A port is just a port, and just because there is a standard one that is used by something, it doesn’t mean you always have to use the default port for doing that something. Enter sending out an e-mail message via SMTP when using a GoDaddy e-mail account. Although GoDaddy restricts incoming e-mail to ports 110 and 995 (SSL), outgoing SMTP ports (usually via its smtpout.secureserver.net server) are a little more open. This tutorial will teach you how to find out which ports are available for you to use in your e-mail sending application. First, login to GoDaddy’s site (http://www.godaddy.com) and click on the “Email” button on the main green menu bar. If you have any active e-mail accounts, they will be listed, and to the right of each entry you will find a green launch button. Clicking on this will open the Control Center. Once in the Control Center, you’ll see your e-mail addresses listed under the Email Plans folder. The addresses are laid out in a table, with the columns, Address, Size, Relays, Attributes, and Actions. In the Actions column you will see a Tools icon. Click on it to launch the Info Center. The Email Info Center is a one-page view of your e-mail address account settings. Under the fieldset entitled “Email Server Settings”, you will spot a label “Outgoing server (SMTP):”, giving you the server details to use, as well as a list of available and open ports. Score! So if you want to move away [...]
I’ve moved to the fantastic PHPMailer PHP class to handle all my e-mail send outs for my projects and have thus far been quite impressed by the ease-of-use and robustness of the class. Today’s code snippet will show you just how easy it is to add CC (“carbon copy” or “courtesy copy” depending in what era you were born!) e-mail addresses to a e-mail send out, thus saving computing time by pushing out a single mail send instead of a number of separate ones for each attached address (well technically, we’re just foisting all the work onto the SMTP server, but still, less work that the web server needs to do, i.e. a win for us!). In code: The code above will result in a mail being sent out to four addresses instead of just the main specified address. Nifty.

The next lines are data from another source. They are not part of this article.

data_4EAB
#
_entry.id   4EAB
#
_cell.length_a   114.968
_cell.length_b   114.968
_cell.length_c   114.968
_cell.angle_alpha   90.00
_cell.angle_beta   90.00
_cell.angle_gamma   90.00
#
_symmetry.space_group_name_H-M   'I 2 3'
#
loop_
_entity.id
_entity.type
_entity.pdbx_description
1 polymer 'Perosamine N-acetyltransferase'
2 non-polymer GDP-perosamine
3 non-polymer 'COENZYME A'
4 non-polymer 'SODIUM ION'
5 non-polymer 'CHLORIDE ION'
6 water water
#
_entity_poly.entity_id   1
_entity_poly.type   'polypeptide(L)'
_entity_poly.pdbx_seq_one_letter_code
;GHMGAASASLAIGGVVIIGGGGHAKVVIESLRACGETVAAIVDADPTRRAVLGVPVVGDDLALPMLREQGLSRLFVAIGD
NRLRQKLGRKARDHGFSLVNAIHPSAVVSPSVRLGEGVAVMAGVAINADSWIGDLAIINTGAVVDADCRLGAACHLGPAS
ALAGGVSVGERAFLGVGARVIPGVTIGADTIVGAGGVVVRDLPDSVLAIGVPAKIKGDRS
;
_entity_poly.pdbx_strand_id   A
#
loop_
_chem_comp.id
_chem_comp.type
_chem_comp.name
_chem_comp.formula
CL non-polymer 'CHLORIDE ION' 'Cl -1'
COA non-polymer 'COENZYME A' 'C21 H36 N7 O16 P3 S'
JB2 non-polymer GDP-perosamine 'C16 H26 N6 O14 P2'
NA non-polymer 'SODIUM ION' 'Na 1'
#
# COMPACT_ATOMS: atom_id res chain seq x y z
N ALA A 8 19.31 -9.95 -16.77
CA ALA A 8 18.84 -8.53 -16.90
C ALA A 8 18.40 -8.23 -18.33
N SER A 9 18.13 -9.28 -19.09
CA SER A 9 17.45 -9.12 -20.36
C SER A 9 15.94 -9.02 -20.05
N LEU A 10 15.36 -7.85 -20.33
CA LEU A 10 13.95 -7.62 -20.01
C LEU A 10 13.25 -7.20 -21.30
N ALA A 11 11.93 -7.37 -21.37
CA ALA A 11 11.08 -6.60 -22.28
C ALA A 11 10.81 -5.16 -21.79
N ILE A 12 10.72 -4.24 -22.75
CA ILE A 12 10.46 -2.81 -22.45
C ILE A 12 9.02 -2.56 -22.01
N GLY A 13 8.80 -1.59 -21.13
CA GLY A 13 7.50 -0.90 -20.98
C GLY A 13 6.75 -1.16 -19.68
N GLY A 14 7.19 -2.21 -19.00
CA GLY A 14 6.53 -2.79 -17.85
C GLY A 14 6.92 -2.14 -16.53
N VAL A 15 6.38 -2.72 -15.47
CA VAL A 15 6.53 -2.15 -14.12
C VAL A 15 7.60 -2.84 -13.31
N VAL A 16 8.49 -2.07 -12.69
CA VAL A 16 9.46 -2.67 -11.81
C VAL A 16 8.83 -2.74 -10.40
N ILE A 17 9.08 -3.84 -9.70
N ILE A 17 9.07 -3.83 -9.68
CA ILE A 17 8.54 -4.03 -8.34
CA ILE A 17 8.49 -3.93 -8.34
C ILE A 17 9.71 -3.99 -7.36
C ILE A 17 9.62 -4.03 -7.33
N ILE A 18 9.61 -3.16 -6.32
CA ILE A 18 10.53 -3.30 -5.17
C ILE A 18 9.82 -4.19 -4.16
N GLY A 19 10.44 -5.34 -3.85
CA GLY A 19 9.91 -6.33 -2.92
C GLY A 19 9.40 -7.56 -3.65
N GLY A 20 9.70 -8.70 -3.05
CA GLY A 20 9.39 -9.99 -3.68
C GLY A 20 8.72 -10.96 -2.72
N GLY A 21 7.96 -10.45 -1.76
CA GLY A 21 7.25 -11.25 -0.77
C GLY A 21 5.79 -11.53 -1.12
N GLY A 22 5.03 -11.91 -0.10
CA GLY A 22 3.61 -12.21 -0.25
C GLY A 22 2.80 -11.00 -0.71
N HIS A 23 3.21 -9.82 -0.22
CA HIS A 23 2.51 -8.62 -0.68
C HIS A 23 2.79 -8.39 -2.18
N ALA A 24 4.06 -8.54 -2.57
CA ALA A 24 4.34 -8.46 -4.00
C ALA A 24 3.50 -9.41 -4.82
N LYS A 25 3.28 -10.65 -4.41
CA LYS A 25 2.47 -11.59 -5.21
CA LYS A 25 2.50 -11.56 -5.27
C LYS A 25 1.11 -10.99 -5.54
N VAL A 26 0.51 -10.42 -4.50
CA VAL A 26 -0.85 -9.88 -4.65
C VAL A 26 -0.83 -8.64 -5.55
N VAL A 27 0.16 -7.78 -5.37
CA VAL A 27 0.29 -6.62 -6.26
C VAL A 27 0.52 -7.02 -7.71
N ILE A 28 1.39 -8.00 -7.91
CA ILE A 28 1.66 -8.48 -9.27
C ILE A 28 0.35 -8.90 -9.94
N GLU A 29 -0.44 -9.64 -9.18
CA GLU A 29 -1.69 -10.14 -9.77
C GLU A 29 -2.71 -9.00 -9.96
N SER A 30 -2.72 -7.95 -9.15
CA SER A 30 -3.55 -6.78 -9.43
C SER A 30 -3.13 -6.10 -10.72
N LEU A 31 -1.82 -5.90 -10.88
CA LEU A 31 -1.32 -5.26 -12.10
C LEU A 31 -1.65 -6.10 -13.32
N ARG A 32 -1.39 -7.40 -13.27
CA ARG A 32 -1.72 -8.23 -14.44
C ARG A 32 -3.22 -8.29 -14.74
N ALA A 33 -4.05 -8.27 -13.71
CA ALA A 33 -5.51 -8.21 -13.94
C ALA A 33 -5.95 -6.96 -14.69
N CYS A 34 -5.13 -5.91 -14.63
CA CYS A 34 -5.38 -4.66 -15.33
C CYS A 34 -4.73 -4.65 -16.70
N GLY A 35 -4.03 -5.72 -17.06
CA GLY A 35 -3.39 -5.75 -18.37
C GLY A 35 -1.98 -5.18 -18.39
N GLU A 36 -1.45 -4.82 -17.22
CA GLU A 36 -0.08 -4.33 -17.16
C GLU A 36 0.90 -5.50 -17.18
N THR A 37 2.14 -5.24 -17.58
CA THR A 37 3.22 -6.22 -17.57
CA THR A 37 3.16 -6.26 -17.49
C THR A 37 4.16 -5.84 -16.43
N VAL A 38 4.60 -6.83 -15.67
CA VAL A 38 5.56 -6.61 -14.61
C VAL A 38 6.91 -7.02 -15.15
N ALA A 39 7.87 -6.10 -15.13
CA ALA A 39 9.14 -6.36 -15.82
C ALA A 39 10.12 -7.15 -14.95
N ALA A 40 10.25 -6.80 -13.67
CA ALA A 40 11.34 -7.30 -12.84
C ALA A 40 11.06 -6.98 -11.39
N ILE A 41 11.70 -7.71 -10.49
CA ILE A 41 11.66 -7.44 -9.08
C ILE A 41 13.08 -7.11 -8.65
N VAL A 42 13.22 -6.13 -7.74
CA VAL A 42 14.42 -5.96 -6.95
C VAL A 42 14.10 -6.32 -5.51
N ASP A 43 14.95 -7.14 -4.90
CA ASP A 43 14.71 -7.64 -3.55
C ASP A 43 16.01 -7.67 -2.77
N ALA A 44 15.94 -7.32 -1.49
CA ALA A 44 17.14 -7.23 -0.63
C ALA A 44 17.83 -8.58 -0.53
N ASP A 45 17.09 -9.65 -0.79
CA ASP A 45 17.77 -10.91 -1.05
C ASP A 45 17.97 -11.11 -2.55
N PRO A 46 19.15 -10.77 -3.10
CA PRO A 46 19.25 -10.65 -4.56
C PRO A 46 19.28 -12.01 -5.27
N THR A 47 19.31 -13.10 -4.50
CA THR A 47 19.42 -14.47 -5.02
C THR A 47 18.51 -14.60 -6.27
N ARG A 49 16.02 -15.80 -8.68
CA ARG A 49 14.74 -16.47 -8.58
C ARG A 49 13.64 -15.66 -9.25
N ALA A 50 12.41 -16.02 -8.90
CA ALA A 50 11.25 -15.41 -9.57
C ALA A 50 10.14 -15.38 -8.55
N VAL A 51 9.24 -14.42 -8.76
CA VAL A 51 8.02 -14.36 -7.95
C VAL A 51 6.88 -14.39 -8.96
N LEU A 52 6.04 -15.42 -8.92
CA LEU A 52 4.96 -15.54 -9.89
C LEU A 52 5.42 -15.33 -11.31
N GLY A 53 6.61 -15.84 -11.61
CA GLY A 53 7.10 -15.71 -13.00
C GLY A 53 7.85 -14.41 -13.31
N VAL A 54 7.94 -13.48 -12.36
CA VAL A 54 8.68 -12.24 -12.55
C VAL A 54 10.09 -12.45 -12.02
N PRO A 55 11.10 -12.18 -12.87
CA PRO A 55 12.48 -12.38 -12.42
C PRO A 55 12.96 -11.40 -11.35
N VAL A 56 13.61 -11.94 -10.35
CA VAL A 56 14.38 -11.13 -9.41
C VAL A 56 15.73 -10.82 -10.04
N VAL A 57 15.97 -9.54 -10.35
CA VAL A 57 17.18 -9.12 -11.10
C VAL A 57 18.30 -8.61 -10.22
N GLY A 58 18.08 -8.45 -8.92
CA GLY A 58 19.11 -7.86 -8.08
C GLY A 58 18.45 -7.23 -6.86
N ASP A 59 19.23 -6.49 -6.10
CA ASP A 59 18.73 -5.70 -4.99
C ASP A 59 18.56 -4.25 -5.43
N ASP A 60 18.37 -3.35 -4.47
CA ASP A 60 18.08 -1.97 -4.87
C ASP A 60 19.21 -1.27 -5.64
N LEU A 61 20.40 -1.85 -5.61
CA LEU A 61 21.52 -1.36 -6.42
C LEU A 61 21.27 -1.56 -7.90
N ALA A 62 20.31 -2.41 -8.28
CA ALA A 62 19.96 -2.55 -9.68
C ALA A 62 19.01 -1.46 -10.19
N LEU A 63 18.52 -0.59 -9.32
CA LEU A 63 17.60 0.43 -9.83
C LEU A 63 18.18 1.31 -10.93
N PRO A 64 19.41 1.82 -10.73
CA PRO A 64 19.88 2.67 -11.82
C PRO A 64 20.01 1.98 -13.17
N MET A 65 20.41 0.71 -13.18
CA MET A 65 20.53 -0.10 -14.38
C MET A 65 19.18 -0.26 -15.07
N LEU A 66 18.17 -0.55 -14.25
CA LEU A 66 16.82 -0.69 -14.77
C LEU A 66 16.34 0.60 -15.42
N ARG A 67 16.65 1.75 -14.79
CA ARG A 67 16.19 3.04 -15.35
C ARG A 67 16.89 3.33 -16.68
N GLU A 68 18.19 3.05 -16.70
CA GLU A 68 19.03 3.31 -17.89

PHPMailer is a great little mail sending workhorse class for PHP, widely expanding on the regular PHP mail() function and particularly easy to make use of, making it a personal favourite of mine. Anyway, to check whether or not your mail send was successful when using PHPMailer, all you need to do is check the Boolean variable returned by the Send() function, and if false, check what the error message contained in ErrorInfo is. In practice: As simple as that! :)
Annoyingly, we ran into a problem the other day when all of a sudden our outgoing e-mail stream started to skip send-outs. On closer inspection of the e-mail account, hosted by GoDaddy, we found that the account now comes with what is termed a relay limit of 250. So what is a relay limit? Well basically GoDaddy refers to recipients of a mail as a relay, meaning that your relay limit is the number of recipients that can receive a mail from your e-mail account. This relay limit includes addresses specified in CC or BCC fields, so you can’t trick the system by doing something like stuffing one of those fields with a whole lot of extra e-mail addresses. The counter is reset after every 24 hour period, and should you exceed the 250 mark for the day, the SMTP connection will fail the authentication step during the send process – which was exactly what was happening in our system before we became aware of the issue. Exceed your limit enough times to get noticed, and you run the risk of being banned off the server completely! Anyway, most big providers implement this sort of a send limit, 1) so that they can better fight against their systems being used for spam (which costs them money in terms of over utilized resources) and 2) so that they can up-sell increased relay limits to those willing to pay. And now you know.
Craig Lotter is an established web developer and application programmer, with strong creative urges (which keep bursting out at the most inopportune moments) and a seemingly insatiable need to love all things animated. Living in the beautiful coastal town of Gordon's Bay in South Africa, he games, develops, takes in animated fare, trains under whichever martial arts dojo is closest at the time, and for the most part, simply enjoys life with his amazing wife and daughter.
Oh, and he draws ever now and then too.
This is a collection of things that he has managed to find the time to scribble down since 2007.
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